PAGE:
Alopecia is a disease that occurs in the immune system and causes hair loss. By depriving me of the freedom to flaunt my own hair in its most natural state, it left me conflicted about whether I could indeed pursue my mission of advocating for black women to be able to do the same.
My alopecia didn’t care about my community reputation as a nap activist. As the founder of A Nappy Hair Affair, I have passionately promoted black hairstyle choices and worked hard to demystify the mythology of good hair and bad hair that lowers the self-esteem of black women and girls. As a journalist, I’ve written about hair discrimination in the workplace and unfair state licensing regulations imposed on professional braiders.
I launched a line of nappy T-shirts, produced the Nappy News, an events and affirmations newsletter, and made myself the headitor. I wrote a book of “Nappyisms” to celebrate our hair.
My own hair theft started when I was a student in the early 70’s. I discovered a small bald patch the size of a quarter on the right side of my scalp. Since I wore a relatively thick afro, I was able to tousle my hair just enough to cover the baldness. It remained a secret from the public until my boyfriend exposed me in front of his friends. Running his finger through my hair, he exposed the place I was trying to hide. It was supposed to be a joke. Since it was my boyfriend who had embarrassed me with his heinous act of cruelty, there was no Will Smith intervention. No one intervened on my behalf to slap him when the laughter started. My boyfriend obviously wasn’t a caretaker, and luckily that was the last time someone was so mean to my condition.
My baldness lay dormant for several years, so I still had enough hair to wear my favorite African-inspired hairstyles. Sometimes I even dared to wear my afro low, knowing that the bald spot was visible. But I didn’t care. I loved the look of the rest of my thick, frizzy hair. By the time I hit my 40s, the hair loss had spread and I was grateful for the skillful headwear and braiders that helped me hide the patchy spots. I didn’t like wearing dreadlocks, braids, or tightly coiled twists that were synthetic, but it was the only way I could—at least symbolically—continue to wear the styles I loved.
When I hit 50, my scalp looked like my grandmother’s. I grew up seeing her completely hairless on top with a little still in the back and sides. It was normal to see his tool around his house bareheaded and bald and only using his wigs as hats when it was time to leave the house for church. I don’t recall my grandmother’s baldness ever being discussed by her or anyone else.
I loved seeing bold black women in their baldness. They were beautiful, like black art at its best. But I was unable to see this image in me. My excuses for not being so bold were weak. My head didn’t have the right shape. My face was too big. I was unable to admit that I simply lacked the confidence to show up without my hair.
My discomfort was deep. My real hair, and the way I choose to wear it, has become a symbol of my advocacy. Losing him was like a betrayal to my cause. Yet, I continued my advocacy because my commitment to this cause was stronger than my vanity and my fears.
At home, I held communal hair styling sessions called Hair Days, to provide a safe space where natural hair wearers could be assertive for their hair choices and not be harshly criticized. I administered “naptisms” in a fun way to initiate natural neophytes. Word spread about my Hair Day gatherings and women formed communities around the concept. Hair Day groups have appeared with names such as “DC Naturals”, “Southern Kinks” and, in Switzerland, “EuroNaps”. A friend nicknamed me “Mosetta”, describing me as a Moses woman who freed women from the bondage of hair. Mosetta had probably become more popular than my identity as a journalist.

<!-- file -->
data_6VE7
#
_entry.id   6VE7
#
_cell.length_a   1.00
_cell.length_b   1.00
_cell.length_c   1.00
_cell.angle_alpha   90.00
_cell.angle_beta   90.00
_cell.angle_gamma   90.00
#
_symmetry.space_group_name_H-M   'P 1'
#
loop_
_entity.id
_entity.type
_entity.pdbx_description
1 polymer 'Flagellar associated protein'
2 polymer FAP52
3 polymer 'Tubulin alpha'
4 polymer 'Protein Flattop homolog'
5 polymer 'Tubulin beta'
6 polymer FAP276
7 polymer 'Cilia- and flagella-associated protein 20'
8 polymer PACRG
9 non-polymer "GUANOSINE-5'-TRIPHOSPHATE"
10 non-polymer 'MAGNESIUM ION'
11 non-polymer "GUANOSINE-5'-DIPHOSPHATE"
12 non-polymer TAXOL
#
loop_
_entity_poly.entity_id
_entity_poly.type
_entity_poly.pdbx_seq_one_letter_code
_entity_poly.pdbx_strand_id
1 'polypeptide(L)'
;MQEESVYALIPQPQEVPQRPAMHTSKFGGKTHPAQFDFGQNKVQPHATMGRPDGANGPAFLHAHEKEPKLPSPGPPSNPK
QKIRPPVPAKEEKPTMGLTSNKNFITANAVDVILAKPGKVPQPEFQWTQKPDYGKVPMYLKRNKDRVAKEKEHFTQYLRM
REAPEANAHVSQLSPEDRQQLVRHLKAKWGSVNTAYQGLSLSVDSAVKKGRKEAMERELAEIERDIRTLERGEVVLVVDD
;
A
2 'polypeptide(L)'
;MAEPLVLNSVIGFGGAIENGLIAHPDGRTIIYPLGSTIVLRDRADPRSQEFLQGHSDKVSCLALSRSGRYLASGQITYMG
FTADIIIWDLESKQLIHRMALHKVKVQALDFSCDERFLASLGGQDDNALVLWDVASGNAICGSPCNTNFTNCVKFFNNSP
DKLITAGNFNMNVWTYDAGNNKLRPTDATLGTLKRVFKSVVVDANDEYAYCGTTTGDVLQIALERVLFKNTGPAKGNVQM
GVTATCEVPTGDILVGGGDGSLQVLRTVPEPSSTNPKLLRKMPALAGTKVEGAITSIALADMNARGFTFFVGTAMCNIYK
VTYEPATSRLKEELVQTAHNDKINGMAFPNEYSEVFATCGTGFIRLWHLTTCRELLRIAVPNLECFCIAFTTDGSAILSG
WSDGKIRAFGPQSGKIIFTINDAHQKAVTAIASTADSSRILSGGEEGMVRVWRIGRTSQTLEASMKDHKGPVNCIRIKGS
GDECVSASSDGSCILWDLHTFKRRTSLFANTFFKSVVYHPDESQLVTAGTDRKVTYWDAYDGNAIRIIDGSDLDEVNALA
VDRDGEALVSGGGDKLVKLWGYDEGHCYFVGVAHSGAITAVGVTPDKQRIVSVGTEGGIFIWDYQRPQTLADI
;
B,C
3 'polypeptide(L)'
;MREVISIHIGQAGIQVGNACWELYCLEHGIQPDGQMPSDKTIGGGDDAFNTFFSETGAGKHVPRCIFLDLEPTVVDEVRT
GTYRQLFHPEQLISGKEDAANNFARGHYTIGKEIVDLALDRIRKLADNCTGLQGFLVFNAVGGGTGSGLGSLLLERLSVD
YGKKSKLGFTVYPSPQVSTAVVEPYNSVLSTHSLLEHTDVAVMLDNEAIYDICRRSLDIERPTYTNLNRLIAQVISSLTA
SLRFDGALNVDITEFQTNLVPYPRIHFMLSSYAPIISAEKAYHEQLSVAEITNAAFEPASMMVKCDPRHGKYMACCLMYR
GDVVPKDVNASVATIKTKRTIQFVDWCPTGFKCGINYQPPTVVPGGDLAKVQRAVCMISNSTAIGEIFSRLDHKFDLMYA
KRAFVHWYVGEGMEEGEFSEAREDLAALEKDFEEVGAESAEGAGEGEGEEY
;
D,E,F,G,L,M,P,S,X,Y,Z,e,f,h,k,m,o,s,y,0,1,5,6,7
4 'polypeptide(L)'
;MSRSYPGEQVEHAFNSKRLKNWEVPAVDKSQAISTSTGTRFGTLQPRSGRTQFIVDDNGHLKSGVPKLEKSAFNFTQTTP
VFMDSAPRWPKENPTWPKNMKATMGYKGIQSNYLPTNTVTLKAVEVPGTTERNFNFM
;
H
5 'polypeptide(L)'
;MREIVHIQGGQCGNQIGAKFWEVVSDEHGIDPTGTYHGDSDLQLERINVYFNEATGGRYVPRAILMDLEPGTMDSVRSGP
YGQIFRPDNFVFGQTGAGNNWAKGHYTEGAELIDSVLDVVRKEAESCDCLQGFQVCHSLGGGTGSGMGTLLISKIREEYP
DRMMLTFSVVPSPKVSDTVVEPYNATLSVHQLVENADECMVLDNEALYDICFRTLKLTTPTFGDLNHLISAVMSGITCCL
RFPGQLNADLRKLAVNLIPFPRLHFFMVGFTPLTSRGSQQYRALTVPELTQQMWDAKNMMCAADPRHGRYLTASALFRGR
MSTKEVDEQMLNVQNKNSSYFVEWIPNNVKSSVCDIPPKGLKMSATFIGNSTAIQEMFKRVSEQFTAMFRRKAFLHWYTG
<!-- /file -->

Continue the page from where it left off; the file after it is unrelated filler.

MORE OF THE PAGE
Unimpressed with my bona fide nappies, my alopecia continued to steal my hair.
By the time I entered my seasoned sixties, the mourning was over. I stopped crying over the hair that never came back and was sick of the prolonged concealment. I started to entertain the idea of removing what was left of it and I no longer worried about whether men would find me unattractive or if my femininity would be diminished. And with the wisdom and clarity I’ve gleaned from age and life experience, I’ve come to realize that I don’t need to display a crown to support the crowns of others.
All I had to do next was wait for my courage to kick in. Courage finally came with the help of a politician and the coronavirus pandemic.
When Rep. Ayanna Pressley (D-Mass.) went public with her alopecia in a January 2020 news video and stylishly showed off her new bald look, her transparency brought me closer to the decision to do the same.
I had spent years wearing my wig like a mask. After spending so much time at the start of the pandemic working in my house bareheaded and bald — just like my grandmother — I couldn’t bear to put it back on. Living with alopecia had made me reluctant to look at my hairless image in the mirror, and I decided to reconnect with it.
I stood in front of the mirror and made direct eye contact with my reflection. Still sporting a few remnants of her natural locks, she looked worried and shy. I smile at him. She was beaming and smiling back. I had found the grace to accept my new image, a new naturalness, and an attitude that didn’t care what others would think.
I called my friend Sherri who in the summer of 2019 had cut her hair and shaved her head due to alopecia. I asked if she could come and do me the same honor. She happily accepted. She arrived in June 2020 with her trimmer and gave me a hug before sitting down in front of my bathroom mirror. And with a gentle, knowing gesture, Sherri shaved my head to free me.